Province of North Brabant and St Helens exchange experiences - Tuesday, March 10, 2015
categorieën: PH St.Helens

From 5 to 7 November 2014, four representatives from LandStad De Baronie, Brabantse Kempen and the Boven-Dommelgebied took part in a field trip to St Helens in the United Kingdom. The trip, which was led by Rob Maessen, was part of the INTERREG project PURE Hubs, in which the Province of North Brabant and St Helens Council are valuable partners.

The goal of this visit was to exchange experiences and share knowledge, also with a view to providing inspiration for future transnational projects. It was certainly a fruitful trip, because in St Helens, participants were able to take part in a comprehensive exchange of ideas with representatives from the wide range of public and private organisations who are collaborating on the project: St Helens Council, Merseyside Forest, Groundwork and Liverpool University.

St Helens is located close to Liverpool and Manchester. In this area, work has been underway for years on the creation of Bold Forest Park, which is part of the wider Mersey Forest. In the early nineties, the area was incorporated into a long-term programme for large-scale tree planting. Over the past few years, no fewer than eight million trees have been planted, which comes down to five trees for each resident of the area. The former industrial and mine landscape has also undergone a striking metamorphosis.

The idea is for this green space to make a growing contribution to the prosperity and well-being of residents. This involves attracting investment and new activities, creating opportunities for local entrepreneurs, and focusing on the environment, tourism and sustainable development. In St Helens, the project has included collaborating with Groundwork, an organisation that for over 30 years has been helping to find practical solutions to the big questions of our time. Groundwork bases its work on three principles: creating better places, improving people’s prospects, and promoting greener living and working.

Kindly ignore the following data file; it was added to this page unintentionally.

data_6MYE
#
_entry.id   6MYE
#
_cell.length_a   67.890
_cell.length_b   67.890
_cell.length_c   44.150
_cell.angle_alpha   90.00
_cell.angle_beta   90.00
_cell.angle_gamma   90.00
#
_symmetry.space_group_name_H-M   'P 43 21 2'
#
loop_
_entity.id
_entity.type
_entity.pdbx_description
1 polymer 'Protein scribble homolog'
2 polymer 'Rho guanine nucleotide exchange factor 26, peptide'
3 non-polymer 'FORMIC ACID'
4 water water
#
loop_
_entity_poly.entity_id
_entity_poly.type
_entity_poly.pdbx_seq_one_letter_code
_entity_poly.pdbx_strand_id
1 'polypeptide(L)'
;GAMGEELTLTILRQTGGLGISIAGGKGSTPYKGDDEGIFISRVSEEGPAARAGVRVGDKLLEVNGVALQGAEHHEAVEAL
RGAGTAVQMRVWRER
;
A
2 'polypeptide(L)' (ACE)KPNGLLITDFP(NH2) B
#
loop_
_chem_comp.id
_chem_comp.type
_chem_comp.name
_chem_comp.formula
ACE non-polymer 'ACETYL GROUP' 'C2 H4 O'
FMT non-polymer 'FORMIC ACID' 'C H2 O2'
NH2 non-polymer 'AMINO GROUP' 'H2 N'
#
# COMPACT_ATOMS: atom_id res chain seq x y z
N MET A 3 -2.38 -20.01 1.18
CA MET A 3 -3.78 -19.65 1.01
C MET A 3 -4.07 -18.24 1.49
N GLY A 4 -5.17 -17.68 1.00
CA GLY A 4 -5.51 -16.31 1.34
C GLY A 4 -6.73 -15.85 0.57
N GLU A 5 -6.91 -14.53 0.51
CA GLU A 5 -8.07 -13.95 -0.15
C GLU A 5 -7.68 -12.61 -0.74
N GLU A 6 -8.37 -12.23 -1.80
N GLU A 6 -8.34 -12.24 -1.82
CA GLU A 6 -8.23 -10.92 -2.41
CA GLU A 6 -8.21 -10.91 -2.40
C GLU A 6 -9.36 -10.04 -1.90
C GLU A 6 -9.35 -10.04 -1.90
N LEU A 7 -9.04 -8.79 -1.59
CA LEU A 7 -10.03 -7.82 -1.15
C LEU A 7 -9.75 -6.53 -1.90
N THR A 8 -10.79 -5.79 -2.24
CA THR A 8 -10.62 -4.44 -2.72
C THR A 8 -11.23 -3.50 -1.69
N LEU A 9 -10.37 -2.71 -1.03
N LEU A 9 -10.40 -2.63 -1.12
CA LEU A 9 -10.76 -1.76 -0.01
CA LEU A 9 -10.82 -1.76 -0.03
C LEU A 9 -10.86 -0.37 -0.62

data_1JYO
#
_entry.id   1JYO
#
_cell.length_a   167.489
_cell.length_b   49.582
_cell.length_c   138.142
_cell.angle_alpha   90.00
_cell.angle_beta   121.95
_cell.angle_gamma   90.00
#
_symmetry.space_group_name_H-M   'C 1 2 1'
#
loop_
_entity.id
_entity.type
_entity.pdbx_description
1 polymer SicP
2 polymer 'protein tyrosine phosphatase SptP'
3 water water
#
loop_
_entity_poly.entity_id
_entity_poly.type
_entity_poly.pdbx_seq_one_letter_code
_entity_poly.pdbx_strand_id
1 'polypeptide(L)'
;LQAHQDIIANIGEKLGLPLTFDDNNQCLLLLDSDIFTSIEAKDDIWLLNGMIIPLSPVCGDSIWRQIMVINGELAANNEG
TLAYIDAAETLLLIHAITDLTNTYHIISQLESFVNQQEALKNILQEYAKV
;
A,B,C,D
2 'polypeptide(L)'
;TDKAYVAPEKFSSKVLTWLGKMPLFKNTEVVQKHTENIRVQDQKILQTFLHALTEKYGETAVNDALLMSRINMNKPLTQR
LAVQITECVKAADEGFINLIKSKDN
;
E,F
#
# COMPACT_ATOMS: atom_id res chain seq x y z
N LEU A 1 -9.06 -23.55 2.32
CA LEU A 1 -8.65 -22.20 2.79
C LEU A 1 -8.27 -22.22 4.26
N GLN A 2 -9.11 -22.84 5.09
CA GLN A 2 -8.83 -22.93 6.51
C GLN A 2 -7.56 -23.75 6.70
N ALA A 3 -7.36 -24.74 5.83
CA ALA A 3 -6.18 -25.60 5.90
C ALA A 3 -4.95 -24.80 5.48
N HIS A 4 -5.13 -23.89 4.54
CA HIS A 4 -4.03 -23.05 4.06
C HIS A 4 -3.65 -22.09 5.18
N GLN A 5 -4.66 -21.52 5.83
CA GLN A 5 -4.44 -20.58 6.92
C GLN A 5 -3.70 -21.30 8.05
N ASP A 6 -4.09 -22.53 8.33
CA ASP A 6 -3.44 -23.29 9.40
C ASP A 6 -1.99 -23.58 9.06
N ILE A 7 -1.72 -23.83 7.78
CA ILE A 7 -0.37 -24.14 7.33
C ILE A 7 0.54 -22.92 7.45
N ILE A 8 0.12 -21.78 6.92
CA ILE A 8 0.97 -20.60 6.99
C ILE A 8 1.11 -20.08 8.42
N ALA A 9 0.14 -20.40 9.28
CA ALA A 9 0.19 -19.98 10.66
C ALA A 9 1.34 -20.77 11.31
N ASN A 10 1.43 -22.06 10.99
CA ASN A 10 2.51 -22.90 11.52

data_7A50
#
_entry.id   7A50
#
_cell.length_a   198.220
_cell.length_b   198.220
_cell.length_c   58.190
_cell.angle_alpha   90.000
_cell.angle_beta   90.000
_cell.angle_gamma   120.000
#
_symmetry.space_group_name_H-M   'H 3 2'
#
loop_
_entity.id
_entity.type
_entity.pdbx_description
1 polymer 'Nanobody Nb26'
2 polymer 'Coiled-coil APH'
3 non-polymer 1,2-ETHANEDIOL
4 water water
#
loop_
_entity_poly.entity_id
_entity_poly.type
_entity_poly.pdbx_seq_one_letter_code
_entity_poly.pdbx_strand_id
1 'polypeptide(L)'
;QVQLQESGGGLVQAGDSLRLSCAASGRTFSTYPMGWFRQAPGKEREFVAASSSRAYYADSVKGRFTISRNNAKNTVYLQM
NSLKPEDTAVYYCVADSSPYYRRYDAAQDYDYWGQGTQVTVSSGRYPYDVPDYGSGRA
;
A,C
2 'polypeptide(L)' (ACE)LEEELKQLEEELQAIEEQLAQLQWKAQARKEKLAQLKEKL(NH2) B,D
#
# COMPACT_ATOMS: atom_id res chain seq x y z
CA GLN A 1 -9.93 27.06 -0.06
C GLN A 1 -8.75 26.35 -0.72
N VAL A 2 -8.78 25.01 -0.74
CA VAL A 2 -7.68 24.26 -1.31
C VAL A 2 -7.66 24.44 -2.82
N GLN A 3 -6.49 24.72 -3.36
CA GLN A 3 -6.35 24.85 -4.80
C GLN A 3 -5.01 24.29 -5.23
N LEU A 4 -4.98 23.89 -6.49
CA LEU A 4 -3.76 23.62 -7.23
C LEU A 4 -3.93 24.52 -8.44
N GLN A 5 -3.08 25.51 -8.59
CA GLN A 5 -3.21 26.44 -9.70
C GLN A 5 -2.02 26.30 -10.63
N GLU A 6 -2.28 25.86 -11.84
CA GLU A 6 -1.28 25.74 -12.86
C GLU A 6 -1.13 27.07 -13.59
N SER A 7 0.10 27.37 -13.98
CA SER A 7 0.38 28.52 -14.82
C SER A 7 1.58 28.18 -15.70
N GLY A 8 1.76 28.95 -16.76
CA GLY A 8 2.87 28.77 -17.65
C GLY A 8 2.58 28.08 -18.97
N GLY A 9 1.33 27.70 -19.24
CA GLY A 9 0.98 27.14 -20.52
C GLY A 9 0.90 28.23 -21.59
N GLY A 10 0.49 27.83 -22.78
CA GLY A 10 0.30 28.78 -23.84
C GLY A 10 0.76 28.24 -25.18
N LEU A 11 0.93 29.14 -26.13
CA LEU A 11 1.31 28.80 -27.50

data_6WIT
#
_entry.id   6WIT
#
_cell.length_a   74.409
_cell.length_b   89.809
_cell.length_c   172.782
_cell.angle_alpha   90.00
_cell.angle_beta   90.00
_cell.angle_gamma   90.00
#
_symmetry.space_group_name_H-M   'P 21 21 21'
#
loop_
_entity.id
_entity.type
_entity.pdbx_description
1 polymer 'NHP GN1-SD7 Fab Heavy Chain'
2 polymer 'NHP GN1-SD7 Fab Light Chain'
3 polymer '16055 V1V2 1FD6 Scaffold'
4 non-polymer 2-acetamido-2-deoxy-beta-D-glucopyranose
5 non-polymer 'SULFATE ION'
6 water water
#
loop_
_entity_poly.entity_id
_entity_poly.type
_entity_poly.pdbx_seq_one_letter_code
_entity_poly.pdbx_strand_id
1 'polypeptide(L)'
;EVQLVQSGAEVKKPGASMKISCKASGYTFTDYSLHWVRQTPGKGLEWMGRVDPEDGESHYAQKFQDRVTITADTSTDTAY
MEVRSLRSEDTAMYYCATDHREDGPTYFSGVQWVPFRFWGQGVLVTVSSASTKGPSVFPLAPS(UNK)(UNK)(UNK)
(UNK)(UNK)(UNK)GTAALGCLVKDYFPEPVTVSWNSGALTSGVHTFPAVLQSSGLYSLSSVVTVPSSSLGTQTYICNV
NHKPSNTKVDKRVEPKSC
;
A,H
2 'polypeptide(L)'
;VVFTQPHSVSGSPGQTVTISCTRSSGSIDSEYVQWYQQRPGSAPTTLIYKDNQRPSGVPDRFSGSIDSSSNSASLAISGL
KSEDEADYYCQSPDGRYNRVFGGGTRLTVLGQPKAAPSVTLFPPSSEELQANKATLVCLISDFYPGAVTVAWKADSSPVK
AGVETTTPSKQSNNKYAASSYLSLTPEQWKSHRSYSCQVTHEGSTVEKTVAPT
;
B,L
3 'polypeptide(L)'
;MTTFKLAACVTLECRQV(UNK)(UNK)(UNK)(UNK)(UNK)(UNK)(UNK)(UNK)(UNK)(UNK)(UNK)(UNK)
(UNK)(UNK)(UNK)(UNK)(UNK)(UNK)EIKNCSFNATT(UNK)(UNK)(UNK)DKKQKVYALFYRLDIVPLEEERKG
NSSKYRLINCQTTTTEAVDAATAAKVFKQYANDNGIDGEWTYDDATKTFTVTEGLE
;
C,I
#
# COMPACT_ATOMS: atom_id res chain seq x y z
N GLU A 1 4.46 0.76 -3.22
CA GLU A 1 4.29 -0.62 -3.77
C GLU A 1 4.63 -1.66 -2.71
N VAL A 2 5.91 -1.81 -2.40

Another key question here is how the rural environment can respond to demand from the city. Linking personal networks that all too often operate in isolation is the key challenge here for the development of both the city and the countryside.

Members of the group had their first follow-up discussion on 2 December 2014, under the motto “Sustainable area development is not something you do for people, but along with them”. On 3 February 2015, the Staatsbosbeheer (State Forestry Commission) also invited member of the group to attend a meeting at their headquarters in Driebergen.